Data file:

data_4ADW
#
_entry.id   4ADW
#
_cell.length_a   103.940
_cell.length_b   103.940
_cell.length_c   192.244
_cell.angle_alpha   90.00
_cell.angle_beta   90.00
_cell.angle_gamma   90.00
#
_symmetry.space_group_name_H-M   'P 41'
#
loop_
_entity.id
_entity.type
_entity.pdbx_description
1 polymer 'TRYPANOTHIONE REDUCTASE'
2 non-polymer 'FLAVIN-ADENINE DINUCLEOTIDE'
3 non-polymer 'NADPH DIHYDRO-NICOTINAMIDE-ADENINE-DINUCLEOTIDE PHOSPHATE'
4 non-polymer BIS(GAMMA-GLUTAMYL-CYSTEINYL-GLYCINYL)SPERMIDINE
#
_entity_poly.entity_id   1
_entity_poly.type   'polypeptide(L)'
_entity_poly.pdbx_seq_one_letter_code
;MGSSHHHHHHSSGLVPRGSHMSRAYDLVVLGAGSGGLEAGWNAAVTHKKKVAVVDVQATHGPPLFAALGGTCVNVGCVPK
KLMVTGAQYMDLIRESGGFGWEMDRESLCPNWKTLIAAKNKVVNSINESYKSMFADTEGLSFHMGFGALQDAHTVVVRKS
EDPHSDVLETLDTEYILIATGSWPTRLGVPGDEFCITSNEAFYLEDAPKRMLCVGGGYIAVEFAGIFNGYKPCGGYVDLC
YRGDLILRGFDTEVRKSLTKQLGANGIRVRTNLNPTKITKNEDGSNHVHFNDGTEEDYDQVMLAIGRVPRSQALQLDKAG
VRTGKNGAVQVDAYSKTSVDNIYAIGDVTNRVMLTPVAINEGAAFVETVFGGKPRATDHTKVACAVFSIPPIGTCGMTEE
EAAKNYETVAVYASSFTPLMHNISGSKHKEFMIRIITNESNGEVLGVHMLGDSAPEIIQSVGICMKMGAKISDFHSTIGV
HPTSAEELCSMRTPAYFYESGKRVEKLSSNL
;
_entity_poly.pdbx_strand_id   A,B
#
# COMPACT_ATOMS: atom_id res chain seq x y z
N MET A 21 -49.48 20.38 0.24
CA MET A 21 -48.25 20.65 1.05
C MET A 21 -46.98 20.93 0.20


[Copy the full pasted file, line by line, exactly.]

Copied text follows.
data_4ADW
#
_entry.id   4ADW
#
_cell.length_a   103.940
_cell.length_b   103.940
_cell.length_c   192.244
_cell.angle_alpha   90.00
_cell.angle_beta   90.00
_cell.angle_gamma   90.00
#
_symmetry.space_group_name_H-M   'P 41'
#
loop_
_entity.id
_entity.type
_entity.pdbx_description
1 polymer 'TRYPANOTHIONE REDUCTASE'
2 non-polymer 'FLAVIN-ADENINE DINUCLEOTIDE'
3 non-polymer 'NADPH DIHYDRO-NICOTINAMIDE-ADENINE-DINUCLEOTIDE PHOSPHATE'
4 non-polymer BIS(GAMMA-GLUTAMYL-CYSTEINYL-GLYCINYL)SPERMIDINE
#
_entity_poly.entity_id   1
_entity_poly.type   'polypeptide(L)'
_entity_poly.pdbx_seq_one_letter_code
;MGSSHHHHHHSSGLVPRGSHMSRAYDLVVLGAGSGGLEAGWNAAVTHKKKVAVVDVQATHGPPLFAALGGTCVNVGCVPK
KLMVTGAQYMDLIRESGGFGWEMDRESLCPNWKTLIAAKNKVVNSINESYKSMFADTEGLSFHMGFGALQDAHTVVVRKS
EDPHSDVLETLDTEYILIATGSWPTRLGVPGDEFCITSNEAFYLEDAPKRMLCVGGGYIAVEFAGIFNGYKPCGGYVDLC
YRGDLILRGFDTEVRKSLTKQLGANGIRVRTNLNPTKITKNEDGSNHVHFNDGTEEDYDQVMLAIGRVPRSQALQLDKAG
VRTGKNGAVQVDAYSKTSVDNIYAIGDVTNRVMLTPVAINEGAAFVETVFGGKPRATDHTKVACAVFSIPPIGTCGMTEE
EAAKNYETVAVYASSFTPLMHNISGSKHKEFMIRIITNESNGEVLGVHMLGDSAPEIIQSVGICMKMGAKISDFHSTIGV
HPTSAEELCSMRTPAYFYESGKRVEKLSSNL
;
_entity_poly.pdbx_strand_id   A,B
#
# COMPACT_ATOMS: atom_id res chain seq x y z
N MET A 21 -49.48 20.38 0.24
CA MET A 21 -48.25 20.65 1.05
C MET A 21 -46.98 20.93 0.20